Toll roads in Australia and elsewhere
Identifying the issues in the discussion
Some discussion of toll roads is confused because there are a lot of
variables, which are not necessarily related, being discussed at the same time.
Further, from the committee's point of view, it is important to remember
that transport is a state responsibility. The Commonwealth's involvement is
largely through funding of infrastructure. Its responsibilities for the
environment, health and general living standards (through social security and
taxation), supervision of corporations and consumer protection also give it
specific interests in the issues raised by toll roads.
Roads versus other solutions
First, there is the question of building roads versus other transport
solutions. The objective of building a road is to improve transport and,
possibly, the urban environment. In a perfectly logical approach, the transport
problem would be examined, and all possible solutions would be compared on the
basis of costs and benefits. The costs would include financial costs to
government, to businesses and to individual citizens over the life of the
solution, and environmental costs in terms of pollution and urban amenity.
Similarly, the benefits would be assessed over the life of the asset and would
include improvements in convenience and comfort as well as economic benefits.
Assessing the benefits and costs of transport infrastructure also
requires a long time frame. For example, building new motorways frequently
results in more car trips, because the new road reduces the cost of a trip, in
time and possibly discomfort in the form of driving stress. The traffic from
this induced demand puts further stress on other, smaller roads at the
beginning and end of the motorway. The road may alter land uses: with good
transport access it becomes convenient to establish factories in the outer
suburbs. The new road may initially be a more attractive alternative to public
transport, which thus becomes less economic with lower patronage. And eventually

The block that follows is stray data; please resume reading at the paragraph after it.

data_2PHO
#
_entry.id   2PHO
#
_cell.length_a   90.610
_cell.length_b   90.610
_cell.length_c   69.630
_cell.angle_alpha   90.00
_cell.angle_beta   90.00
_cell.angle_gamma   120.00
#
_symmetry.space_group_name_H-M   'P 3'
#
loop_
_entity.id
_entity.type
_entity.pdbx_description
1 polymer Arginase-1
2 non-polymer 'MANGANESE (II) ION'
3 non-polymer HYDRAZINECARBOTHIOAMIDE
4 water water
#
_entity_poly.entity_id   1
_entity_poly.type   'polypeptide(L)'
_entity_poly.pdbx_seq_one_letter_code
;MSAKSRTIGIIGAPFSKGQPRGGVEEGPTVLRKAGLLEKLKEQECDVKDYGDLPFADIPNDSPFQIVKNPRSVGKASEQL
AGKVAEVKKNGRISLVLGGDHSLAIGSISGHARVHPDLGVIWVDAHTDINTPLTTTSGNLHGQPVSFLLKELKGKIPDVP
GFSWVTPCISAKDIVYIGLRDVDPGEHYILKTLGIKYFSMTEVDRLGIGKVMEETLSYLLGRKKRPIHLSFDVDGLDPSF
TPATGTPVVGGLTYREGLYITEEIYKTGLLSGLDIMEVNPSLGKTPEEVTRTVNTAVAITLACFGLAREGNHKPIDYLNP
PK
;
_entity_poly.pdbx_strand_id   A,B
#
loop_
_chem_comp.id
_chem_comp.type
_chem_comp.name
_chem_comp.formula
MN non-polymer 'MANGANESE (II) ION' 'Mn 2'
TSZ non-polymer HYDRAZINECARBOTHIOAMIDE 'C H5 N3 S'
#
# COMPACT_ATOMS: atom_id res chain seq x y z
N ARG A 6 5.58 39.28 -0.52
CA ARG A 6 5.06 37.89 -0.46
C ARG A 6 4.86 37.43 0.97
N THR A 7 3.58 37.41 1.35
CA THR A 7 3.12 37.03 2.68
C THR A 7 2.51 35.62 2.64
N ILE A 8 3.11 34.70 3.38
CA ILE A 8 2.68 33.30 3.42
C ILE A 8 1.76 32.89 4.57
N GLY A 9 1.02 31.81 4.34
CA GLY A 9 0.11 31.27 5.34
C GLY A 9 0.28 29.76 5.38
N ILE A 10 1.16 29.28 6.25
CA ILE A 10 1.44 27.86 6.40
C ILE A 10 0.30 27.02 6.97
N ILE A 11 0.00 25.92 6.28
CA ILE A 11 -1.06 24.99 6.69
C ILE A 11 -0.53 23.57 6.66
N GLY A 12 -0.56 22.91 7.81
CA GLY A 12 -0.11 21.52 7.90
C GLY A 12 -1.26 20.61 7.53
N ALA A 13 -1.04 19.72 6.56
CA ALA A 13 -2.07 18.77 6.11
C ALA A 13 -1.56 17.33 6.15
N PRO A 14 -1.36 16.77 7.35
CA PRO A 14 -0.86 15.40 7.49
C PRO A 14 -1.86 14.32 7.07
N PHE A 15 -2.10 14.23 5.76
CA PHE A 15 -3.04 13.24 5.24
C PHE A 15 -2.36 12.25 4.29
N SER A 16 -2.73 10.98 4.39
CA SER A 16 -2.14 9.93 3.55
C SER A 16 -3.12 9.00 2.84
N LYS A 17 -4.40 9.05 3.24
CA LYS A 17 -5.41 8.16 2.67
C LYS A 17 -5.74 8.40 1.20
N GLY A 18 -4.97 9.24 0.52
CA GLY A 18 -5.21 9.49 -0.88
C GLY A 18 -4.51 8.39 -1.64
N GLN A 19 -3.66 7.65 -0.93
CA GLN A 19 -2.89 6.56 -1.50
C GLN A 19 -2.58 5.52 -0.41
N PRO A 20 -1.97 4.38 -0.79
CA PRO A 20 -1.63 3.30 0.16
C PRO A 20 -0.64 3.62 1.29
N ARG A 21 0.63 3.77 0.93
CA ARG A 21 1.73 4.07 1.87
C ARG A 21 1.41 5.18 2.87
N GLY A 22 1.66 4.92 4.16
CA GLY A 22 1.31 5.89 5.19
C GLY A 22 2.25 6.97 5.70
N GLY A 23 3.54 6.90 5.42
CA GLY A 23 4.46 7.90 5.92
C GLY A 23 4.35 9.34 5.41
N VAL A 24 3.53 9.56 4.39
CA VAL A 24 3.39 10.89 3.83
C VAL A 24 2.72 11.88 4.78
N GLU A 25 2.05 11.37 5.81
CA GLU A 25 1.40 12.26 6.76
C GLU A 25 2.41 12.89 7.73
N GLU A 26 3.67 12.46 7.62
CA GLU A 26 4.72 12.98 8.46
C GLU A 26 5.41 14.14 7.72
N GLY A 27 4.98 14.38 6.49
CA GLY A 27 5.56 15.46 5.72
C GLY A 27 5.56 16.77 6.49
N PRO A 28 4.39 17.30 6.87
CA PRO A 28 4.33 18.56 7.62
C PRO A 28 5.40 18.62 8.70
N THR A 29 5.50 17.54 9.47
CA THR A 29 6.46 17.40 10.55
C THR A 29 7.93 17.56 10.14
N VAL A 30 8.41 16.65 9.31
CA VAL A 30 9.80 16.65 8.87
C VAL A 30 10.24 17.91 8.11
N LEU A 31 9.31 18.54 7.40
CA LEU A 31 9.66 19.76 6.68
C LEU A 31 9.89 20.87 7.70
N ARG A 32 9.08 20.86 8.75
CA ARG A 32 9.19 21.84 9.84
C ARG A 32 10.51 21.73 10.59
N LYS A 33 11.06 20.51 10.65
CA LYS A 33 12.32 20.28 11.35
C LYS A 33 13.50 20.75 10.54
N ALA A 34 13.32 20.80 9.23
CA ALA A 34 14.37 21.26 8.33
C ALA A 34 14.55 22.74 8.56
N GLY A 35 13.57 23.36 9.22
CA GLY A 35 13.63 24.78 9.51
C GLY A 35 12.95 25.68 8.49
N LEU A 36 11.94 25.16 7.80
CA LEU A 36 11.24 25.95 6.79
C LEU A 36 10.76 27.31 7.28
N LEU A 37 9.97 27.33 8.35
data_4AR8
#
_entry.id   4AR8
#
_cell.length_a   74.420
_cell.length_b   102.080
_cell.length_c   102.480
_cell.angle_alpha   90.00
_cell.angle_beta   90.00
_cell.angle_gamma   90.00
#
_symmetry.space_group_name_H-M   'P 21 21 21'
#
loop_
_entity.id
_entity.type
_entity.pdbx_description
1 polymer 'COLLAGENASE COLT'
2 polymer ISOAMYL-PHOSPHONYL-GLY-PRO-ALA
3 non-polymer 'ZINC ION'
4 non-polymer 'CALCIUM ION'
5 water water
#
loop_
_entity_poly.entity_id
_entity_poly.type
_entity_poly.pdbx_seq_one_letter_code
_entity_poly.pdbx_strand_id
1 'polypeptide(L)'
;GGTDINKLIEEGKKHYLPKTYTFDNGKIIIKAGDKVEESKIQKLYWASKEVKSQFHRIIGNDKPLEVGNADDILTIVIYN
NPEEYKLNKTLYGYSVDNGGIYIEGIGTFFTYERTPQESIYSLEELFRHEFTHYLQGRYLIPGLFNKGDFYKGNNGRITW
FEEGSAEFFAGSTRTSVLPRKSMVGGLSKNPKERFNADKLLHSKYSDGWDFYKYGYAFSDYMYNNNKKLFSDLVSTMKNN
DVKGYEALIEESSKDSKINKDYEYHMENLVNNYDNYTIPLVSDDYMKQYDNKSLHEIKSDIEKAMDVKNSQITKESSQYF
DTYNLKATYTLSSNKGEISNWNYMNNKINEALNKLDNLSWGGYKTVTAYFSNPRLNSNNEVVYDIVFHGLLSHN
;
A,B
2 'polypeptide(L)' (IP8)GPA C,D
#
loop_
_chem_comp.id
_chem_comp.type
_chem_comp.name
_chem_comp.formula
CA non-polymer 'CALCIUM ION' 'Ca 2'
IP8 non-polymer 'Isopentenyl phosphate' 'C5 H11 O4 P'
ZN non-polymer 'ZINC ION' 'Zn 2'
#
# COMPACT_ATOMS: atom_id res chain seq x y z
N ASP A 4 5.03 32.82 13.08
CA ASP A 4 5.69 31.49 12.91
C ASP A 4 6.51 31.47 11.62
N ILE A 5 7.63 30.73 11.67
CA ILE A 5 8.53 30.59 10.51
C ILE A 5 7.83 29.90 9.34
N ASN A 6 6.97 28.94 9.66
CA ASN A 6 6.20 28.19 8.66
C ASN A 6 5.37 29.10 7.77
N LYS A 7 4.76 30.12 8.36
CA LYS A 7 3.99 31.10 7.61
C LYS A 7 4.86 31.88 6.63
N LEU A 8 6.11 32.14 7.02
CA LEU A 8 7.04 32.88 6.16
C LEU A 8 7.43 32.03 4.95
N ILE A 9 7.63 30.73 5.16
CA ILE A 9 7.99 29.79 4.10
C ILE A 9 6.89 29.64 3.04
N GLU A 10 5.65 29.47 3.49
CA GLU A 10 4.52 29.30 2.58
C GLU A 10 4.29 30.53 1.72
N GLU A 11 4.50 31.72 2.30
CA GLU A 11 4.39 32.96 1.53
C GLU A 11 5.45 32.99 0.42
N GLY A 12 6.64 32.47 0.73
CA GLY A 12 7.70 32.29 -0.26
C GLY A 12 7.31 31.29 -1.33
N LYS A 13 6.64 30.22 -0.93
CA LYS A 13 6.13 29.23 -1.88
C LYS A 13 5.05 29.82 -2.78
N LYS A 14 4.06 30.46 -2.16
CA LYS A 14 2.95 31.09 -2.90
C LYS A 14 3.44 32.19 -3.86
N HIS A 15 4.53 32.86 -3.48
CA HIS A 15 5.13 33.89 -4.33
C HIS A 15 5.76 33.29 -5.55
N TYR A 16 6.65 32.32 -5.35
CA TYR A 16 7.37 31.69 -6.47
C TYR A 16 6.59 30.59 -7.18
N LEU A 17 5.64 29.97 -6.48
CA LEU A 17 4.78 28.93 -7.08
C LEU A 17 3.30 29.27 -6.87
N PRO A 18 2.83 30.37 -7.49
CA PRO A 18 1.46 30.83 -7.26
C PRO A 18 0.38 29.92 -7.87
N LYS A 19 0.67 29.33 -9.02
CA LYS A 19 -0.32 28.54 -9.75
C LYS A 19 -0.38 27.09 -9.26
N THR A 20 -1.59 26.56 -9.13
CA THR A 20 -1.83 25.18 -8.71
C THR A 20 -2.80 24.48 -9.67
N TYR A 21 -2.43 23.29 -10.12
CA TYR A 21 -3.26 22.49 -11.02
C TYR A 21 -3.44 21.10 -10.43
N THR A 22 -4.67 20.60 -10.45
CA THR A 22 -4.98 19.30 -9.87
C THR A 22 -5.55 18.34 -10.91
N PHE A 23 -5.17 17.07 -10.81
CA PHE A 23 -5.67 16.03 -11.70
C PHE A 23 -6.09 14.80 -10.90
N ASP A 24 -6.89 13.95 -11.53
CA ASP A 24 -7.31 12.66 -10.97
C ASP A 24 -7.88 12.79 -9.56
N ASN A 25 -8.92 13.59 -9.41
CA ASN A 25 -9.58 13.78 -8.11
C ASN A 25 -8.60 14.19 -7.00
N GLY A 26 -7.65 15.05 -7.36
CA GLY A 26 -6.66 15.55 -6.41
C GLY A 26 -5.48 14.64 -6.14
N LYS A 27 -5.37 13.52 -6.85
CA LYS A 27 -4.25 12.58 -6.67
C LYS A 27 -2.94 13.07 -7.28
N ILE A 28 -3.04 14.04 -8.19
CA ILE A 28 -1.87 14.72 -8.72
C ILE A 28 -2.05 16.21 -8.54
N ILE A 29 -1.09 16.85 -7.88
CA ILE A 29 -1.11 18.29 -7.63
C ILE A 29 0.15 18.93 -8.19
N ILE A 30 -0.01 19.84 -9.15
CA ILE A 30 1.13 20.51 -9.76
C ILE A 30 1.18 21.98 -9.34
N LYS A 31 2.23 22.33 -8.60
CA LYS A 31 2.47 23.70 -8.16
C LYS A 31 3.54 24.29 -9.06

the volume of traffic on the new road may build to the point where the problem
of congestion is as bad as it was at the time of the decision to build it.
For a given transport problem there could be a rail alternative that
needs to be compared to a road; or public transport services which reduce
congestion and obviate the need for new building. Many arguments against toll
roads are in fact arguments against building roads as solutions.
Tolls versus more general road user
Second, the discussion of tolls should be seen in the context of road
user charges more generally. The concession holder for a toll road charges
tolls on a particular section of the road network because it can, on the basis
of a commercial agreement with a government. Fuel excise and vehicle
registration charges function to some extent as road user charges. There are
arguments for charging for the use of roads more generally, and this is a
matter of considerable policy discussion at present. For example:
The Department of Infrastructure and Regional Development (DIRD)
has published a paper, Independent price regulation of heavy vehicle charges,
as part of a COAG process on heavy vehicle road reform.
DIRD is also participating in cross-jurisdictional investigation
of cost reflective pricing for light vehicles.
On 24 November 2016 the Prime Minister announced that the
Government would 'appoint an eminent Australian to lead extensive community
consultation on the costs and benefits of road pricing for all vehicles'.
(This process has not begun yet.)
User charges for public services
It is important to specify the objectives of charging for road use. A
road is a part of a transport network which includes other roads as well as
train routes and possibly cycle and walk ways. It is a major piece of physical
infrastructure which, because of its size and social function, necessarily
involves government in its provision. For several centuries it has been assumed
in the developed world that providing roads is a core function of government.
Governments provide many services. Some are free to users: for example,
the Australian Broadcasting Commission, most parks, most policing and to a
great extent public schools. Some, such as many medical services, require a
partial contribution which does not purport to cover the whole cost. Some,
especially those which cater to a specific identifiable group, including
regulatory services and services where the government is operating in a
commercial market, are intended to recover their costs in full.
User charging may have various rationales. Cost recovery for a very